However, the surest evidence of Christian zeal is, when it begins at home, in a narrow scrutiny, and "vehement revenge" against the sins of our own hearts. Do we mourn over our own forgetfulness of God's words? Are we zealous to redeem the loss to our Savior's cause from this sinful neglect? And do we plainly show, that our opposition to sin in the ungodly is the opposition of love? And is this love manifested to the persons and souls of those, whose doctrines and practice we are constrained to resist, and in a careful restraint from the use of unhallowed "carnal weapons" in this spiritual "warfare?"

      Perhaps the weak, timid child of God may be saying, 'I can do nothing for my God. I allow His words to be forgotten, with little or no success in my efforts to prevent it.' Are you then making an effort? Every work done in faith bears fruit to God and to His church. You may not see it. But let your secret chamber witness to your zeal: and the Lord "will not be unrighteous to forget your work and labor of love." He will even strengthen you for your dreaded conflict in the open confession of His cause, "For He has chosen the weak things of the world to confound the things that are mighty." Or, should peculiar trials restrain the boldness of your profession, you may be found in the end to have made as effectual a resistance to the progress of sin by your intercession before God, as those who have shown a more open front in the face of the world.

      Verse 140. Your word is very pure: therefore Your servant loves it.

      The Psalmist's love for the law of his God may account for the zeal he felt on account of its general neglect. All other systems of religion (or rather of "philosophy falsely so called") allure their disciples by the indulgence of carnal lust or self-complacent pride. The word of God outweighs them all in its chief excellence--peculiar to itself--its purity. "Every word is very pure--tried to the uttermost" in the furnace, and found to be absolutely without dross. Its promises are without a shadow of change or unfaithfulness. Its precepts reflect the holy image of their Divine Author. In a word, it contains 'truth without any mixture of error for its matter'--Therefore Your servant loves it.

      'No one but a true servant of God can therefore love it, because it is pure; since he who loves it must desire to be like it, to feel its efficacy, to be reformed by it.' The unlettered believer cannot well discern its sublimity; but he loves it for its holiness. The mere scholar, on the other hand, admires its sublimity--but the secrets which it reveals (such as the pride of the natural heart struggles to conceal) forbid him to love it. Its purity, which is the matter of love to the one, excites enmity in the other. From "the glass" which shows him "his natural face"--his neglected obligations--his fearfully self-deluded state--and his appalling prospects--he turns away in disgust. The indulgence of sin effectually precludes the benefit of the most industrious search into the word of God. The heart must undergo an entire renewal--it must be sanctified and cleansed, yes, be "baptized with the Holy Spirit," before it can discern, or--when it has discerned--can love, the purity of the word of God.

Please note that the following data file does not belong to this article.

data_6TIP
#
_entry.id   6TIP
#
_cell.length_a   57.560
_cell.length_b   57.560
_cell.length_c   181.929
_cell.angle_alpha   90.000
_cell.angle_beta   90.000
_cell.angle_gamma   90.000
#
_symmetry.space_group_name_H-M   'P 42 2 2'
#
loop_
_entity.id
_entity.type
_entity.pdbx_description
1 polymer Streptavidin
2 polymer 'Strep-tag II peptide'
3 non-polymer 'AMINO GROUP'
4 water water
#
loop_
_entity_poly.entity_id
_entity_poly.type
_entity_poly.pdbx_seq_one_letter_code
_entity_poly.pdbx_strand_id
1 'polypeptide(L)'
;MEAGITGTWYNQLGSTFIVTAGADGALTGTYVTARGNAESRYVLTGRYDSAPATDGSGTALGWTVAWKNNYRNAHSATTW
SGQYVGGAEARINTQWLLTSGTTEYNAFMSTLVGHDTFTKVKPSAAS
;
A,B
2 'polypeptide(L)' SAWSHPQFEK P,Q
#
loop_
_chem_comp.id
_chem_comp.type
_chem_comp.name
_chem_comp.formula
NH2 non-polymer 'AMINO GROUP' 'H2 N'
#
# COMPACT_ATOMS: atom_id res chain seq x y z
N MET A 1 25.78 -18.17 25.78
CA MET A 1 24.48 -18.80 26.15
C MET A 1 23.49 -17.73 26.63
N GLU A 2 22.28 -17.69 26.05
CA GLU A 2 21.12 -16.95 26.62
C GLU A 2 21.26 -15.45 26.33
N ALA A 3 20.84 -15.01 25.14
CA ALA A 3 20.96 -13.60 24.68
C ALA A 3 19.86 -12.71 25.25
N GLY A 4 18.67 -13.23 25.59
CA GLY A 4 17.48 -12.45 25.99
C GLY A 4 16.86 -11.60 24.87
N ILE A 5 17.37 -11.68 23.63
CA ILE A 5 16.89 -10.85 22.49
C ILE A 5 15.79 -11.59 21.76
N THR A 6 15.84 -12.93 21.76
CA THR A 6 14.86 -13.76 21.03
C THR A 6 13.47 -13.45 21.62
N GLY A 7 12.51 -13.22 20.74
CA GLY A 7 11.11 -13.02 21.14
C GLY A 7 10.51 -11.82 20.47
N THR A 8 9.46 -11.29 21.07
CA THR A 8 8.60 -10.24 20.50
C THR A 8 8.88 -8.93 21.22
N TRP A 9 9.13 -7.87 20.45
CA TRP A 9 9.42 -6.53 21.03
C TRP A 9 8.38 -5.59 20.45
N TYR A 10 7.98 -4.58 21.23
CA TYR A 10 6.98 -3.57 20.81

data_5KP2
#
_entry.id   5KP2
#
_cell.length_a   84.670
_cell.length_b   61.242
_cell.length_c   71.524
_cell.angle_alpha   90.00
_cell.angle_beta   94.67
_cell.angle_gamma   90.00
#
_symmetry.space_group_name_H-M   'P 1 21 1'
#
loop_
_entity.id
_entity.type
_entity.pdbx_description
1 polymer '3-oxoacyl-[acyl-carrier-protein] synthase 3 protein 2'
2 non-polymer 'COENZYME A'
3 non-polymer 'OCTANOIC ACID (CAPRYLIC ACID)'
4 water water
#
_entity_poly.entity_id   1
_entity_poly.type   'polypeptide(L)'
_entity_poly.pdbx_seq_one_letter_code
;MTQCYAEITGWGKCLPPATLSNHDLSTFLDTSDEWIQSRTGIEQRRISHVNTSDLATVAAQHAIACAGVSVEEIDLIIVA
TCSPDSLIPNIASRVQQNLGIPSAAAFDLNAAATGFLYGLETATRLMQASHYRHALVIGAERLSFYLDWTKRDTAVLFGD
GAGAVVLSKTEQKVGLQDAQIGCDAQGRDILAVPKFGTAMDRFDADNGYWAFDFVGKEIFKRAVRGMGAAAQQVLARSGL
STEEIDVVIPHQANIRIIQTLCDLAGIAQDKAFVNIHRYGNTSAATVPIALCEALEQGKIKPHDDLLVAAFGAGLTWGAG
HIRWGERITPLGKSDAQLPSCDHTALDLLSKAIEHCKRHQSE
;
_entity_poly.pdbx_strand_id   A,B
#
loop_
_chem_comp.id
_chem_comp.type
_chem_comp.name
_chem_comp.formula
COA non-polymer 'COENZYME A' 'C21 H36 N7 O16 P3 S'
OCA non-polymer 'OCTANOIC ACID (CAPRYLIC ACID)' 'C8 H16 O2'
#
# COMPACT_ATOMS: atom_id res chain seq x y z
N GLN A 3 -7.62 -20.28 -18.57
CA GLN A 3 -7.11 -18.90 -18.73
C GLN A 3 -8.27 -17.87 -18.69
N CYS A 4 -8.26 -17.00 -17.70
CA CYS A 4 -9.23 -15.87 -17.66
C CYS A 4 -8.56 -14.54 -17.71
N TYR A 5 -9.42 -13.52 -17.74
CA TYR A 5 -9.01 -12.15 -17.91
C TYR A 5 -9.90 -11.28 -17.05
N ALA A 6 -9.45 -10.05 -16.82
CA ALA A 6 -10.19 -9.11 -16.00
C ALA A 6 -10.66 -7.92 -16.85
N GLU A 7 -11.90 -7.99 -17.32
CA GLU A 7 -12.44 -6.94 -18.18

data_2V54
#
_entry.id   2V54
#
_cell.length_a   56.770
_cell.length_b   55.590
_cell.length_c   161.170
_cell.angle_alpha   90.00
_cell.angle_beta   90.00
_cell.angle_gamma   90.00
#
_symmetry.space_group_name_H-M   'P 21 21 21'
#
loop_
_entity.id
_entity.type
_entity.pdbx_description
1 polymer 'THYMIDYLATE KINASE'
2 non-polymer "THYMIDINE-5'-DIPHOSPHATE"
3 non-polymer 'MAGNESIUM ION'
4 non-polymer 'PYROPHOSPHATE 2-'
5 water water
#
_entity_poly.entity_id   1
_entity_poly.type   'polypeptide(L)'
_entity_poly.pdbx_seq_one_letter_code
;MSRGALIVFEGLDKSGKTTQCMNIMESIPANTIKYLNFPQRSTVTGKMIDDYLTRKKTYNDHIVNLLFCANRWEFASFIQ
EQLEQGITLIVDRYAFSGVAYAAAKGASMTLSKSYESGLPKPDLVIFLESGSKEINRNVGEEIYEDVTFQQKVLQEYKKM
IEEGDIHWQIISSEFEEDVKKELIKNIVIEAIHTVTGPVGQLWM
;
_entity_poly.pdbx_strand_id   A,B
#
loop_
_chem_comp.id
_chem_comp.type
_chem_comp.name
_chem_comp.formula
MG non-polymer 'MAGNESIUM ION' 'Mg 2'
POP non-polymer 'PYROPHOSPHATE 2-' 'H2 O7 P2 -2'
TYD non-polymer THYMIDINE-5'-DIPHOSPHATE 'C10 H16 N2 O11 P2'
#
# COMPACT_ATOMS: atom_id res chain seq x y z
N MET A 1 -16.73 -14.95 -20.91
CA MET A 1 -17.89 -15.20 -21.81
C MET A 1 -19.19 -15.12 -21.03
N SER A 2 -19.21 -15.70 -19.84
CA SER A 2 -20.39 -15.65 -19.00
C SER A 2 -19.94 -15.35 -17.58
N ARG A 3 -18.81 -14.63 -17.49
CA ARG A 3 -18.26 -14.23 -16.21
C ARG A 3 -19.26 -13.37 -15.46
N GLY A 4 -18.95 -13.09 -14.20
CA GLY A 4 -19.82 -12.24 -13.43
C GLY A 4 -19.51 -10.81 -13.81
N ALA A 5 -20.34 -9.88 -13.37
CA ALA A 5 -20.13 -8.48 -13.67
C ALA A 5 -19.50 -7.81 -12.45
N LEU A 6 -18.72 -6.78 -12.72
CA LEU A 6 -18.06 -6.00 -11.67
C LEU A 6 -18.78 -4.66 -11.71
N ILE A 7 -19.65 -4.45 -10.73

Witness the breathings of Brainerd's soul in this holy atmosphere--'Oh, that my soul were holy, as He is holy! Oh, that it were pure, even as Christ is pure; and perfect, as my Father in heaven is perfect! These I feel are the sweetest commands in God's book, comprising all others.' 'Oh, how refreshing'--exclaims the beloved Martyn--'and supporting to my soul was the holiness of the word of God! Sweeter than the sweetest promise at this time, was the constant and manifest tendency of the word, to lead men to holiness and the deepest seriousness.'

      The valuable end for which we "desire this word" is, "that we may grow thereby"--grow in purity of heart and conduct; learning to shrink from the touch of sin; "cleansing ourselves from all filthiness of flesh and spirit, and perfecting holiness in the fear of God." Our "esteem" for it, "more than our necessary food"--will be in proportion to our growth in grace, an evidence of this growth, and a constant spring of holy enjoyment.

      An additional excitement to love its purity is the exhibition of that purity embodied in our perfect pattern, in Him, who was "holy, harmless, undefiled, and separate from sinners." For the habit of "beholding the Savior" with the eye of faith "in the glass of the word," conforms us to His image. But be it ever remembered, that its holiness can have no fellowship, and communicate no life, except in its own atmosphere. Oh, for a larger influence of the Spirit of God upon our souls, that we may enjoy the purifying delights of the word of God; that we may live in it, live by it to the glory of our dear Redeemer, and to the edification of His Church!

      Verse 141. I am small and despised; yet do not I forget Your precepts.